One of the best parts about being home on furlough is getting to spend time with dozens of different pastors. I’ve enjoyed asking them questions about their ministry and seeking their advice on issues I am facing. This time has deepened my gratitude and respect for pastors in America. The pastor’s work is not easy, and I am amazed at the perseverance and faith of the men with whom I have spent time.
All of these conversations have led me to think about the similarities and differences between my work as a church-planting missionary in Portugal and the work of a pastor of an established church here in America. Mulling this over, I thought, “What are some missionary practices that are sometimes overlooked in an established church and pastorate?” “What is something that a missionary does that could be helpful to a pastor?”
Now before I continue, I want to be clear about a couple of things. First, I am no church-planting or ministry expert. I recognize that most of the pastors I have met have far more experience and wisdom than I do. Also, I understand that the reality of ministry in an established church in America is very different from planting a church on the mission field. The American pastor faces expectations, entrenched practices, and hurdles to change that most missionaries never face. Nevertheless, here are some observations that I believe may be helpful and relevant.
1. Help your church reach the point where it doesn’t need you.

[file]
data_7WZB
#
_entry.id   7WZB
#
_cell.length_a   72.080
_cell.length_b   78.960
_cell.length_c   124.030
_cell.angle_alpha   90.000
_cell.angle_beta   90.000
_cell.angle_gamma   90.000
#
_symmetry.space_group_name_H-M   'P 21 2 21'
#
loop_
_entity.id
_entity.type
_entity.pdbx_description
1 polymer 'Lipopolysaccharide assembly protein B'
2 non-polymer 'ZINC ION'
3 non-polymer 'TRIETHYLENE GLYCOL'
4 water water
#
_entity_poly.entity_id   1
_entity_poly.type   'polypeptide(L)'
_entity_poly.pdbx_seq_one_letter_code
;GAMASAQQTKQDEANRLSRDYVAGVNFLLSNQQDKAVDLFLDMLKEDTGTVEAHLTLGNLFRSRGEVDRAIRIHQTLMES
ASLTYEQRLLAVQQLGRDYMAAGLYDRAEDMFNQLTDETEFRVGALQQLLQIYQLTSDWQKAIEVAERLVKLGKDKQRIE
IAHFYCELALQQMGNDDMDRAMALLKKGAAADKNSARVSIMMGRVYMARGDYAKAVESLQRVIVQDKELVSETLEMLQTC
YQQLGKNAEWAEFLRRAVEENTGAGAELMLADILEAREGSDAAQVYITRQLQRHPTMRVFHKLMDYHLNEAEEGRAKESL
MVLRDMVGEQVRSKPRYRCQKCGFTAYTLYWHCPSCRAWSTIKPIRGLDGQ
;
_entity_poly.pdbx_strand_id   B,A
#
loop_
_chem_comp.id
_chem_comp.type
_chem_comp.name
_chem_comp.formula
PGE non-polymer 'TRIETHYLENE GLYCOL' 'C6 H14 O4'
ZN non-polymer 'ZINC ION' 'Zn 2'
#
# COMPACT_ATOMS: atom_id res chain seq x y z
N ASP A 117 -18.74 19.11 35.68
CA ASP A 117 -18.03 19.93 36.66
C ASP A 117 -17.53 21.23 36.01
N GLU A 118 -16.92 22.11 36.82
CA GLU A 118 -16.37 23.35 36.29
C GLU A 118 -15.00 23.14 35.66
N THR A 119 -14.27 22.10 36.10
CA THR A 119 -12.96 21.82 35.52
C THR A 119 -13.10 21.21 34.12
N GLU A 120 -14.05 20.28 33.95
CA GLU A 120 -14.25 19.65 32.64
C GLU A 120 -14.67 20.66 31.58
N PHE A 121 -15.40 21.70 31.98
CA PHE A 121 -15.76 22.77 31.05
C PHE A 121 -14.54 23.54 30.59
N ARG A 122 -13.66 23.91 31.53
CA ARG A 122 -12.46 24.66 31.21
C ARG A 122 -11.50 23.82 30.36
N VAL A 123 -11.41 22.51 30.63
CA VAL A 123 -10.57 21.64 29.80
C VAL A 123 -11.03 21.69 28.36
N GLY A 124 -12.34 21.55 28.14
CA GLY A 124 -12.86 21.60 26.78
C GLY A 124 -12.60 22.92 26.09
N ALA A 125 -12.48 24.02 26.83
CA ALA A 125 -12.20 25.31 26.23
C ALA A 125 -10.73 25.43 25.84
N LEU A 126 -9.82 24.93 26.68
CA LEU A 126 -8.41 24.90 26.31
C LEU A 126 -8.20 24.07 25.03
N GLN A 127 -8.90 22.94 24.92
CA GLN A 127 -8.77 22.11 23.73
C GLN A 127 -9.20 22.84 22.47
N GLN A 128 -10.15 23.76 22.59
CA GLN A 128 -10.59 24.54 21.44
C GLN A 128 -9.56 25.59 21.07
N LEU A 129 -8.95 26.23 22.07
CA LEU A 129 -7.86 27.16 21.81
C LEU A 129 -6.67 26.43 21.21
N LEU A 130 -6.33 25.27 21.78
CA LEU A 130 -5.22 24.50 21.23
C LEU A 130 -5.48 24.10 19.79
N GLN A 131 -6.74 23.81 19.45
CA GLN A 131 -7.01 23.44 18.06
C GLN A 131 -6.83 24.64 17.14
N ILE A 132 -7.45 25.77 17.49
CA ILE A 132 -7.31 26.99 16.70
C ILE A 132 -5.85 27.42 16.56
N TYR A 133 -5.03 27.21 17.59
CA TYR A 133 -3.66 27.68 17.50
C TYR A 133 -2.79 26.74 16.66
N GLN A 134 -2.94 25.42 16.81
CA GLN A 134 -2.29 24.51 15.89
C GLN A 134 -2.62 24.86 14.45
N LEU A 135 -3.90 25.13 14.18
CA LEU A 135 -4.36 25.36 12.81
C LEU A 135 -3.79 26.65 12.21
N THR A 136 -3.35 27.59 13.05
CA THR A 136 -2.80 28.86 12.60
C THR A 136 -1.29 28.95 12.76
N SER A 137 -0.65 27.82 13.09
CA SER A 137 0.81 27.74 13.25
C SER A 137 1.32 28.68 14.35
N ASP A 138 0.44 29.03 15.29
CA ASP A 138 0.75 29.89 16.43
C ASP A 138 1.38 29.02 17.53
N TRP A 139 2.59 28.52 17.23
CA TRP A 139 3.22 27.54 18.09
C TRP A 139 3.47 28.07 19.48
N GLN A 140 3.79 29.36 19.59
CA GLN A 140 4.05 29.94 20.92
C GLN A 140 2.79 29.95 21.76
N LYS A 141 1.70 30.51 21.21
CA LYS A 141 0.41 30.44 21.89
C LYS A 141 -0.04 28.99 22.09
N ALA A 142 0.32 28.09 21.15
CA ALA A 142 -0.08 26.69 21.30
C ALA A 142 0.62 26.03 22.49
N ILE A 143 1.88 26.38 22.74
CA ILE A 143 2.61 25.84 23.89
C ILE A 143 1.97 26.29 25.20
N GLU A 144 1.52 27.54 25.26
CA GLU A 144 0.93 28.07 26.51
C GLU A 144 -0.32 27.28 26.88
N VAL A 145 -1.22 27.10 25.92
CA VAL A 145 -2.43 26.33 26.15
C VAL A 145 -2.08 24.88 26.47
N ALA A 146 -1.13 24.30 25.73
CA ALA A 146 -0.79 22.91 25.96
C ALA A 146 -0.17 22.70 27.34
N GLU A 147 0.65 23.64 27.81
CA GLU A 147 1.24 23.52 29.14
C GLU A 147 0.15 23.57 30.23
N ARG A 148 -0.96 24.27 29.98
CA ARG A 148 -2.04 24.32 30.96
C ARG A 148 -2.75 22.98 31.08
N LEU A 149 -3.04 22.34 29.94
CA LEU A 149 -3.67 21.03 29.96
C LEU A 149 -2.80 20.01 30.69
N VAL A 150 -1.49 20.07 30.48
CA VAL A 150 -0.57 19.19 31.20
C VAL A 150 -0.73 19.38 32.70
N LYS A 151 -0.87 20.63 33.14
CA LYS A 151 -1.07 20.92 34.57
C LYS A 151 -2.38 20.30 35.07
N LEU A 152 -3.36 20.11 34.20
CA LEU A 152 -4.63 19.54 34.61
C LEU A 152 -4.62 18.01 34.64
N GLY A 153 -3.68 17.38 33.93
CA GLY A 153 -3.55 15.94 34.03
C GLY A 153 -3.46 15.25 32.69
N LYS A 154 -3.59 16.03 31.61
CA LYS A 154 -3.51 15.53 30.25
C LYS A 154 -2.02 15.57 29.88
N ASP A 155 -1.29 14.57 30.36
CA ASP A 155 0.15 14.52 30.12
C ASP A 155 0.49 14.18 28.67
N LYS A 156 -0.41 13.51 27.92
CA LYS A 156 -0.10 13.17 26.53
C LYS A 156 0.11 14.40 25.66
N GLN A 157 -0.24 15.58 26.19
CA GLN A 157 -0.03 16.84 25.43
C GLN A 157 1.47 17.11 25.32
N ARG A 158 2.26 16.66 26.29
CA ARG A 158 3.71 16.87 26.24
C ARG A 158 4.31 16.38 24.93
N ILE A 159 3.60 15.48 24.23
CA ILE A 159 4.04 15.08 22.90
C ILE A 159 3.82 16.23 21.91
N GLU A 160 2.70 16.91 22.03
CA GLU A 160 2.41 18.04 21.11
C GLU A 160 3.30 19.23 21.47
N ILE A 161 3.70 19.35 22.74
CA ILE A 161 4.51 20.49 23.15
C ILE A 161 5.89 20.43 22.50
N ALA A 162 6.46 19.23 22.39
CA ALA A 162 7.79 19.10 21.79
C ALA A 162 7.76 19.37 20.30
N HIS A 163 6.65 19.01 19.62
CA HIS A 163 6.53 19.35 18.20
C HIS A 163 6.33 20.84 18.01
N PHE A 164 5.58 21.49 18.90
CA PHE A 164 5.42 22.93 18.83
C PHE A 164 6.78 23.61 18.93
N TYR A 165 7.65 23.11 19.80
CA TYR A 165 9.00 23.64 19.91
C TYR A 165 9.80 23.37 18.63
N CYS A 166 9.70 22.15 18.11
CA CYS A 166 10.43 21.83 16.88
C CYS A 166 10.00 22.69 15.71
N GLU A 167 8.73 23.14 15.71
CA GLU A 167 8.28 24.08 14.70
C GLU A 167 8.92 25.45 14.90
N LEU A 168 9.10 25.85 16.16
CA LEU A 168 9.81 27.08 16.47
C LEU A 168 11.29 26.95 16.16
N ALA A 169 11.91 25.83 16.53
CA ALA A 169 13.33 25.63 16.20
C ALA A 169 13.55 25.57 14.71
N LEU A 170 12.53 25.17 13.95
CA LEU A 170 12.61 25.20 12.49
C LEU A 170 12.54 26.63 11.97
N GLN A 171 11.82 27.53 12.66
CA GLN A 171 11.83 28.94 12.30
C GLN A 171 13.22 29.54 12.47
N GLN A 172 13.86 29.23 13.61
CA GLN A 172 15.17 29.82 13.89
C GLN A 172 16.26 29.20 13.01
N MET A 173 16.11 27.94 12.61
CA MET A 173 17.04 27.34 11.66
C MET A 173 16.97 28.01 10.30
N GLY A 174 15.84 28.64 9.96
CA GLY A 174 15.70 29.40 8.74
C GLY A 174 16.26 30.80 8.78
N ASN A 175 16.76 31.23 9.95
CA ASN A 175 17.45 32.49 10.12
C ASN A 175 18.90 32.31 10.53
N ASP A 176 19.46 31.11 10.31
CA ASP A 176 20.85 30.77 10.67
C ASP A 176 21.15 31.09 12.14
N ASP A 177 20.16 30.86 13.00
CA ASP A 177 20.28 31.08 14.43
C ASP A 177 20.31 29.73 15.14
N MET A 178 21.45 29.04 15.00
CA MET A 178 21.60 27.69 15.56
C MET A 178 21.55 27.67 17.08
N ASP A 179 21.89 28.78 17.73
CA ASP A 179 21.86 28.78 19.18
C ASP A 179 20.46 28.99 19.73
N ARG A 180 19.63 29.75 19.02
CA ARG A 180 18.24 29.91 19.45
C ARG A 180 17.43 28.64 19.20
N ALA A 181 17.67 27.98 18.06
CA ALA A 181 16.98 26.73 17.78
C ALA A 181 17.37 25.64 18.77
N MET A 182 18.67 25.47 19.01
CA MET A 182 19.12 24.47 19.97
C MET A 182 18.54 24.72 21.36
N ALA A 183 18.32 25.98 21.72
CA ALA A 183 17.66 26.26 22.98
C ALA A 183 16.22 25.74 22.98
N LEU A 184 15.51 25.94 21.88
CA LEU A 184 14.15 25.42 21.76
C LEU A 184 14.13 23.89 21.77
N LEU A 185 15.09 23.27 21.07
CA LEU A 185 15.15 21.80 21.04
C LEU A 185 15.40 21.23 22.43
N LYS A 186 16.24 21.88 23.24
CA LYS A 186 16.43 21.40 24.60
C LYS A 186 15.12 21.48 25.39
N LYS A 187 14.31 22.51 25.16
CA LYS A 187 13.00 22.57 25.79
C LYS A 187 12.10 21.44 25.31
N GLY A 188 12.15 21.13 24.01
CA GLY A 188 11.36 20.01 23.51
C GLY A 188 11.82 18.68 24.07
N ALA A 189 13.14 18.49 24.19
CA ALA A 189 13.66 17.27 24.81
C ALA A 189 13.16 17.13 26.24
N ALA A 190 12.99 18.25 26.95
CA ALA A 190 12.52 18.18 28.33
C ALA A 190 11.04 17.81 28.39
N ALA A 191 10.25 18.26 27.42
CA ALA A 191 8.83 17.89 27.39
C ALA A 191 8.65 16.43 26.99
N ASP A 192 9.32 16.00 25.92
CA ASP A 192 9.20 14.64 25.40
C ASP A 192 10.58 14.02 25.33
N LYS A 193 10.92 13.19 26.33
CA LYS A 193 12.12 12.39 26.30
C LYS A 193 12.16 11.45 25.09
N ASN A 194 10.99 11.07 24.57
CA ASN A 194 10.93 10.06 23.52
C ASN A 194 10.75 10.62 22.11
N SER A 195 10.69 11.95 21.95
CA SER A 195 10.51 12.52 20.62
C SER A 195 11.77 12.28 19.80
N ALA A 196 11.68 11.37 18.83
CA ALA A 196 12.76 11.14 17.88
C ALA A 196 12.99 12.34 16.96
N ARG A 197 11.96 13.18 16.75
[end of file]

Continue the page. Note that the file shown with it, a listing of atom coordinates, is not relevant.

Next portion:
As a church-planting missionary, my goal and dream is to plant churches that become healthy and autonomous. I want to work my way out of a job. While most pastors would rather keep their jobs (though maybe not on some Monday mornings), the principle is similar. You want to see your church thrive and grow so that the entire congregation is ministering and serving. You want to see others grow in leadership.
At first, helping your church reach the point where it doesn’t need you may seem counter-intuitive. After all, many leaders are addicted to feeling needed and being the center of all decisions. But, the true test of the strength of an organization or a church is seen when the leadership leaves. When Steve Jobs died, people wondered if Apple would survive. It did, and it continues to succeed brilliantly. On the flipside, there are countless churches and organizations have stumbled and faltered when there was a change in leadership. A strong, dynamic, hard-working personality can cover a lot of gaps, but when that person leaves, the whole show falls apart. If a church lives or dies based on one leader, it will eventually die.
How can you help your church reach the point where it doesn’t need you? Here are some hard questions I have had to ask myself: